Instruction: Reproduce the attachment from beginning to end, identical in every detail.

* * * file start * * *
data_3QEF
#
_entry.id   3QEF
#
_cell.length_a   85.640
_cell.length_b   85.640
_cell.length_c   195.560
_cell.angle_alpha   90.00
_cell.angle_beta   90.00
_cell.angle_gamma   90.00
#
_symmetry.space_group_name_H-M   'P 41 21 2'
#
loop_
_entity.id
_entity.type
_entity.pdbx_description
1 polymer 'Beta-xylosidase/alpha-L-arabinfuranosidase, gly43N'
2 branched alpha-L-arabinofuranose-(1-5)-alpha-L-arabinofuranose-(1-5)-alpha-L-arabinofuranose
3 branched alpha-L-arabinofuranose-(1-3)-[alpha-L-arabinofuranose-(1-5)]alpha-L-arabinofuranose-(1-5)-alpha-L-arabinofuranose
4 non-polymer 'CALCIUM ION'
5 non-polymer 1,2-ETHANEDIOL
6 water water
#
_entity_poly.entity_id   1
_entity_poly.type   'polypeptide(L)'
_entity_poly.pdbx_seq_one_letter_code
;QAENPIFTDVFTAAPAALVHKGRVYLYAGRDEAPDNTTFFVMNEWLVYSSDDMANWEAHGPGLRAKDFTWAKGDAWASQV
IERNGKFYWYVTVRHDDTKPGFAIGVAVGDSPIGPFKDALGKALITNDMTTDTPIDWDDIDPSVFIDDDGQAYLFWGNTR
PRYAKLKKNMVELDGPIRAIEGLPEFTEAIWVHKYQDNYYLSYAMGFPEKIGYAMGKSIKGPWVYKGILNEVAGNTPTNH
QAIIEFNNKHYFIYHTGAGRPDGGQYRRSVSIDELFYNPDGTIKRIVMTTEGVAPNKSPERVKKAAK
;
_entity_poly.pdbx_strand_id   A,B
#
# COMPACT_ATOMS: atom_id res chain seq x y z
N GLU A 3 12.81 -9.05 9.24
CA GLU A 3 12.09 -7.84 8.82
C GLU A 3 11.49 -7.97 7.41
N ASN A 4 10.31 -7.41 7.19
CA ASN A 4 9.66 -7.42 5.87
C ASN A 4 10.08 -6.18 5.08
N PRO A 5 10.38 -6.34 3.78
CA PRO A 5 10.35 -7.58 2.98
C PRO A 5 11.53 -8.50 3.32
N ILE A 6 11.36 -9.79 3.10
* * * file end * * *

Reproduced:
data_3QEF
#
_entry.id   3QEF
#
_cell.length_a   85.640
_cell.length_b   85.640
_cell.length_c   195.560
_cell.angle_alpha   90.00
_cell.angle_beta   90.00
_cell.angle_gamma   90.00
#
_symmetry.space_group_name_H-M   'P 41 21 2'
#
loop_
_entity.id
_entity.type
_entity.pdbx_description
1 polymer 'Beta-xylosidase/alpha-L-arabinfuranosidase, gly43N'
2 branched alpha-L-arabinofuranose-(1-5)-alpha-L-arabinofuranose-(1-5)-alpha-L-arabinofuranose
3 branched alpha-L-arabinofuranose-(1-3)-[alpha-L-arabinofuranose-(1-5)]alpha-L-arabinofuranose-(1-5)-alpha-L-arabinofuranose
4 non-polymer 'CALCIUM ION'
5 non-polymer 1,2-ETHANEDIOL
6 water water
#
_entity_poly.entity_id   1
_entity_poly.type   'polypeptide(L)'
_entity_poly.pdbx_seq_one_letter_code
;QAENPIFTDVFTAAPAALVHKGRVYLYAGRDEAPDNTTFFVMNEWLVYSSDDMANWEAHGPGLRAKDFTWAKGDAWASQV
IERNGKFYWYVTVRHDDTKPGFAIGVAVGDSPIGPFKDALGKALITNDMTTDTPIDWDDIDPSVFIDDDGQAYLFWGNTR
PRYAKLKKNMVELDGPIRAIEGLPEFTEAIWVHKYQDNYYLSYAMGFPEKIGYAMGKSIKGPWVYKGILNEVAGNTPTNH
QAIIEFNNKHYFIYHTGAGRPDGGQYRRSVSIDELFYNPDGTIKRIVMTTEGVAPNKSPERVKKAAK
;
_entity_poly.pdbx_strand_id   A,B
#
# COMPACT_ATOMS: atom_id res chain seq x y z
N GLU A 3 12.81 -9.05 9.24
CA GLU A 3 12.09 -7.84 8.82
C GLU A 3 11.49 -7.97 7.41
N ASN A 4 10.31 -7.41 7.19
CA ASN A 4 9.66 -7.42 5.87
C ASN A 4 10.08 -6.18 5.08
N PRO A 5 10.38 -6.34 3.78
CA PRO A 5 10.35 -7.58 2.98
C PRO A 5 11.53 -8.50 3.32
N ILE A 6 11.36 -9.79 3.10